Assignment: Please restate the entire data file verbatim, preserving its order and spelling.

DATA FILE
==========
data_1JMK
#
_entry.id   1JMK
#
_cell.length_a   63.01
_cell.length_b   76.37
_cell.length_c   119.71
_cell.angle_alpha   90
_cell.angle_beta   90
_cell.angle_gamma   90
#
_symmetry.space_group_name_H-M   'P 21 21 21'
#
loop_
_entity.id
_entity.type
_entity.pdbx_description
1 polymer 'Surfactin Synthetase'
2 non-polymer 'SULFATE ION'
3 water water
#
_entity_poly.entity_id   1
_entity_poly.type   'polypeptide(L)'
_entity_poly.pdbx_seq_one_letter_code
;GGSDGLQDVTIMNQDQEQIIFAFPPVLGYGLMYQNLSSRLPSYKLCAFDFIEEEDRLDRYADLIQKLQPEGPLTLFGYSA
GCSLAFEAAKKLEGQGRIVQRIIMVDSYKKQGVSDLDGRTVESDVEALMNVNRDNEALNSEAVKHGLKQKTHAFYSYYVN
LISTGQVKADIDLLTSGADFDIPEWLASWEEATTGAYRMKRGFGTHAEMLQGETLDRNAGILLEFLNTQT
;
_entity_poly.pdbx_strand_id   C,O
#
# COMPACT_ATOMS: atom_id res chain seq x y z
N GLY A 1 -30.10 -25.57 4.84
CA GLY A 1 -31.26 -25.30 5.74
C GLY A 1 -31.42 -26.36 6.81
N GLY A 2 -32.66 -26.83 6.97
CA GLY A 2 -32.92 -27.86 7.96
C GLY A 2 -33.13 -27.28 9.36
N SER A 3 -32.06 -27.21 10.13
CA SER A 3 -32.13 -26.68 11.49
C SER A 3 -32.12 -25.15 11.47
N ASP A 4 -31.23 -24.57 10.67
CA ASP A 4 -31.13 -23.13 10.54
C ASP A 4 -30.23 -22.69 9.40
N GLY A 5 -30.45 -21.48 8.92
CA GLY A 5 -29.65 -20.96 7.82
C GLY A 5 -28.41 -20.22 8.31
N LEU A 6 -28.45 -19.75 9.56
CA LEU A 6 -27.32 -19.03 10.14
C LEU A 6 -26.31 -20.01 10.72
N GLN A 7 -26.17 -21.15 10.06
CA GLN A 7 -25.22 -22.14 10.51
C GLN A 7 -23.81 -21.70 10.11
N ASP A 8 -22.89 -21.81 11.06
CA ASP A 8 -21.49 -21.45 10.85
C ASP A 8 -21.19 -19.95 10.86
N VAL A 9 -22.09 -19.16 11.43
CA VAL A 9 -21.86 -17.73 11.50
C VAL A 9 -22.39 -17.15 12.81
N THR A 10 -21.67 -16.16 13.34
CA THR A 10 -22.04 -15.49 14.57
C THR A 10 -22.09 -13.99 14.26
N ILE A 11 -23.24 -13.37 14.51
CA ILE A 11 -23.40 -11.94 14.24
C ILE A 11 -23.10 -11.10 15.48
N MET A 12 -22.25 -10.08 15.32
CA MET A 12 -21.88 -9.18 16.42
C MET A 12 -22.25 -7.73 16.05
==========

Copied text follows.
data_1JMK
#
_entry.id   1JMK
#
_cell.length_a   63.01
_cell.length_b   76.37
_cell.length_c   119.71
_cell.angle_alpha   90
_cell.angle_beta   90
_cell.angle_gamma   90
#
_symmetry.space_group_name_H-M   'P 21 21 21'
#
loop_
_entity.id
_entity.type
_entity.pdbx_description
1 polymer 'Surfactin Synthetase'
2 non-polymer 'SULFATE ION'
3 water water
#
_entity_poly.entity_id   1
_entity_poly.type   'polypeptide(L)'
_entity_poly.pdbx_seq_one_letter_code
;GGSDGLQDVTIMNQDQEQIIFAFPPVLGYGLMYQNLSSRLPSYKLCAFDFIEEEDRLDRYADLIQKLQPEGPLTLFGYSA
GCSLAFEAAKKLEGQGRIVQRIIMVDSYKKQGVSDLDGRTVESDVEALMNVNRDNEALNSEAVKHGLKQKTHAFYSYYVN
LISTGQVKADIDLLTSGADFDIPEWLASWEEATTGAYRMKRGFGTHAEMLQGETLDRNAGILLEFLNTQT
;
_entity_poly.pdbx_strand_id   C,O
#
# COMPACT_ATOMS: atom_id res chain seq x y z
N GLY A 1 -30.10 -25.57 4.84
CA GLY A 1 -31.26 -25.30 5.74
C GLY A 1 -31.42 -26.36 6.81
N GLY A 2 -32.66 -26.83 6.97
CA GLY A 2 -32.92 -27.86 7.96
C GLY A 2 -33.13 -27.28 9.36
N SER A 3 -32.06 -27.21 10.13
CA SER A 3 -32.13 -26.68 11.49
C SER A 3 -32.12 -25.15 11.47
N ASP A 4 -31.23 -24.57 10.67
CA ASP A 4 -31.13 -23.13 10.54
C ASP A 4 -30.23 -22.69 9.40
N GLY A 5 -30.45 -21.48 8.92
CA GLY A 5 -29.65 -20.96 7.82
C GLY A 5 -28.41 -20.22 8.31
N LEU A 6 -28.45 -19.75 9.56
CA LEU A 6 -27.32 -19.03 10.14
C LEU A 6 -26.31 -20.01 10.72
N GLN A 7 -26.17 -21.15 10.06
CA GLN A 7 -25.22 -22.14 10.51
C GLN A 7 -23.81 -21.70 10.11
N ASP A 8 -22.89 -21.81 11.06
CA ASP A 8 -21.49 -21.45 10.85
C ASP A 8 -21.19 -19.95 10.86
N VAL A 9 -22.09 -19.16 11.43
CA VAL A 9 -21.86 -17.73 11.50
C VAL A 9 -22.39 -17.15 12.81
N THR A 10 -21.67 -16.16 13.34
CA THR A 10 -22.04 -15.49 14.57
C THR A 10 -22.09 -13.99 14.26
N ILE A 11 -23.24 -13.37 14.51
CA ILE A 11 -23.40 -11.94 14.24
C ILE A 11 -23.10 -11.10 15.48
N MET A 12 -22.25 -10.08 15.32
CA MET A 12 -21.88 -9.18 16.42
C MET A 12 -22.25 -7.73 16.05